10. The real reason subtitles exist. Subtitles really exist for one reason and one reason only; to ruin the film experience for all that don’t need them. One day, all the Deaf/HoH people sat around and thought, “Hmm, what can we do to make everyone else’s life a bit more miserable?” Then, lo and behold, subtitles were born, destroying the lives of many since 1903! Oh wait, that’s a complete and utter exaggeration isn’t it? Yes, yes it is. So don’t hate them, folks. Love them.
Check out our supporters here.
The Limping Chicken is the UK’s deaf blogs and news website, and is the world’s most popular deaf blog. It is edited by Deaf journalist and filmmaker Charlie Swinbourne.
Please note that the views of the writers are their own, and not necessarily the views of the Editor or site as a whole. Read our disclaimer here.
- Phonak: innovative technology and products in hearing acoustics
- Ai-Media: Remote captioning. Check out these captioning fails!
- Bellman & Symfon: home alerting solutions
- Deaf Umbrella: sign language interpreting and communications support
- Clarion: BSL/English interpreting and employment services
- Appa: Communication services for Deaf, Deafblind and hard of hearing people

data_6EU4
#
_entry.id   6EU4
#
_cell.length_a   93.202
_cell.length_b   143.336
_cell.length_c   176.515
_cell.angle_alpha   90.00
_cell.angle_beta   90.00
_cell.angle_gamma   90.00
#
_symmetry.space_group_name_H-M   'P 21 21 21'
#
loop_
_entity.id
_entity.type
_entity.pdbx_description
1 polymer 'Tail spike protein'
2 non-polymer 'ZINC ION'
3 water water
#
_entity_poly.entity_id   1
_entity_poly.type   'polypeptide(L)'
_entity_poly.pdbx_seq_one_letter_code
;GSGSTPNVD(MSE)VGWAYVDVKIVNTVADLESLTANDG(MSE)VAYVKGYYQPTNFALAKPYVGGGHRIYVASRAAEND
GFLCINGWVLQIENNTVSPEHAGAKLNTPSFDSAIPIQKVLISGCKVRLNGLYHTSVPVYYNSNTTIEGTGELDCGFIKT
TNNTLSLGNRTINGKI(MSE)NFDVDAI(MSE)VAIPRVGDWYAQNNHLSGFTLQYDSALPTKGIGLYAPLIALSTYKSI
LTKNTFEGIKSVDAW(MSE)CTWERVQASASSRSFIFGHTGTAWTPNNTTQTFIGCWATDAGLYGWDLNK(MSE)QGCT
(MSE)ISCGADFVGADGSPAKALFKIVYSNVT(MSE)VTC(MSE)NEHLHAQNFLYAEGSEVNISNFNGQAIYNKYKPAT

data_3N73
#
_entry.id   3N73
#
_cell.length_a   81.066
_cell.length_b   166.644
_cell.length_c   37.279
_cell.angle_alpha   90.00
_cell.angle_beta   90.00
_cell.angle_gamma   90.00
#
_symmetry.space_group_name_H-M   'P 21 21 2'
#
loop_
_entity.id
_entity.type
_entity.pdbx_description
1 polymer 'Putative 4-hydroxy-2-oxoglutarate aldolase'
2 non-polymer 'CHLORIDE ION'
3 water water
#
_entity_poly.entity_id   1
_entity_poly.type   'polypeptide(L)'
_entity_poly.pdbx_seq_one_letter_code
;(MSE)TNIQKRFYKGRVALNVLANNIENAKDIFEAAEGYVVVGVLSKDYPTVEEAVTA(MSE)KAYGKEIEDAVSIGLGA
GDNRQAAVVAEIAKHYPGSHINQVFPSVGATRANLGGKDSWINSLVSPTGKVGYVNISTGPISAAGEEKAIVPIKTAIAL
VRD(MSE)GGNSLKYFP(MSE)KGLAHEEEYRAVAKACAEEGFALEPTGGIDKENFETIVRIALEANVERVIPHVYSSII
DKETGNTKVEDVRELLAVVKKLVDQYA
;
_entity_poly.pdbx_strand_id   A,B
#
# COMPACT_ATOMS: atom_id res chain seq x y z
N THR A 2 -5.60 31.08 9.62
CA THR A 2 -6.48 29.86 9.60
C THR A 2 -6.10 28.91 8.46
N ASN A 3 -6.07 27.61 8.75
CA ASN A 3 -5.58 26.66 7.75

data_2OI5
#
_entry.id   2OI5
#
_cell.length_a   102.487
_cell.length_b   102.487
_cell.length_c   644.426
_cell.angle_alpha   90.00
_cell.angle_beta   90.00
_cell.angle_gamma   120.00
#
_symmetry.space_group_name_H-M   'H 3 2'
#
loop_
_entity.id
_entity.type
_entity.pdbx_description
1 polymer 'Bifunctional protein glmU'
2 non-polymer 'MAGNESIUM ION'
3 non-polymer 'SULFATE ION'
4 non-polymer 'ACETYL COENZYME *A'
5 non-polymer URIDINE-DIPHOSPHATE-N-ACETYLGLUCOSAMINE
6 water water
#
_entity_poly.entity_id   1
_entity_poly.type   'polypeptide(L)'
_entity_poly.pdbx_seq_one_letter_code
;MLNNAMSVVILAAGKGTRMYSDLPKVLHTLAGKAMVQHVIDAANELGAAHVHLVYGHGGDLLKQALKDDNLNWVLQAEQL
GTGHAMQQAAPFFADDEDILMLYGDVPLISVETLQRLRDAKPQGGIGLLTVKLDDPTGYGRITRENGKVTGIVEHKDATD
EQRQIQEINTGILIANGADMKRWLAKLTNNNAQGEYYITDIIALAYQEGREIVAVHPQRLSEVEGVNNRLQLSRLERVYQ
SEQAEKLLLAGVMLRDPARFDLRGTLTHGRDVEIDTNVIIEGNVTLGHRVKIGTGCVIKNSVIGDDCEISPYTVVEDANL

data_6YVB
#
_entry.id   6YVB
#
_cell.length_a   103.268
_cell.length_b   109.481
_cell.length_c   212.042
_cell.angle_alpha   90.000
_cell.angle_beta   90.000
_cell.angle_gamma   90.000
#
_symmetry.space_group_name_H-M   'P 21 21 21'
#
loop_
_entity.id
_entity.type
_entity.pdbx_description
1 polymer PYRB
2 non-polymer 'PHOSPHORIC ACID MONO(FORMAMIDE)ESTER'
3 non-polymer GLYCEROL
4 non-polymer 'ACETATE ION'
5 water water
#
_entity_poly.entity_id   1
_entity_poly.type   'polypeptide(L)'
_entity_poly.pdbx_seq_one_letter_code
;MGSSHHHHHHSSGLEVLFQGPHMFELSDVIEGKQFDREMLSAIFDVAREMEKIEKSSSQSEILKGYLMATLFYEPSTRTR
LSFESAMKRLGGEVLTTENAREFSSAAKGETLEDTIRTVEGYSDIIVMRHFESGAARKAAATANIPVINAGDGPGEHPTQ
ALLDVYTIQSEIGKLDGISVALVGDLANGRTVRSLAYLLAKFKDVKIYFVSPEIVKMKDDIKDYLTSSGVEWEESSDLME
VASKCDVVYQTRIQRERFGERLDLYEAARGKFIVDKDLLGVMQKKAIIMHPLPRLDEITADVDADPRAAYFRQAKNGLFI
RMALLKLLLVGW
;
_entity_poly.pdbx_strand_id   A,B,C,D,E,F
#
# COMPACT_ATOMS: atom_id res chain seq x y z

- Signature: Find out about the Signature conference here.
- SignVideo: Instant BSL video interpreting online
- 121 Captions: captioning and speech-to-text services
- Hearing Direct: Online hearing aids
- The National Theatre: Captioned and BSL accessible theatre in London
- Doncaster School for the Deaf: education for Deaf children
- SignLive: Online video interpreting for Deaf people
- RAD Tax Advice: Tax and Tax Credit info for Deaf people
- Deaf Independent: Deaf care and support services
- Signworld: online BSL learning and teaching materials
- Performance Interpreting: BSL interpreting at concerts
- National Deaf Children's Society: The leading charity for deaf children
- DCAL: Find out how to study at the Deafness Cognition and Language Research Centre, London
- cSeeker: Deaf-led educational communication support service
- Signed Culture: Advocating for BSL access to arts and culture
- Sarah Gatford: BSL interpreting, training and consultancy
- SignHealth: healthcare charity for Deaf people
- CJ Interpreting: communication support in BSL
- Sign Solutions:, language and learning
- Action Deafness Communications: sign language and Red Dot online video interpreting
- BSLcourses.co.uk: Provider of online BSL courses
- British Society for Mental Health and Deafness: Promoting positive mental health for deaf people
- deafPLUS: Money advice line in BSL
- Happy: Microsoft Office courses taught in BSL and SSE by a Deaf trainer – all abilities catered for
- Hamilton Lodge School in Brighton: education for Deaf children
- Lipspeaker UK: specialist lipspeaking support
- Ozen: Australian hearing aid specialists
- Elmfield School, Bristol: Inclusive education for Deaf pupils
- Exeter Deaf Academy: education for Deaf children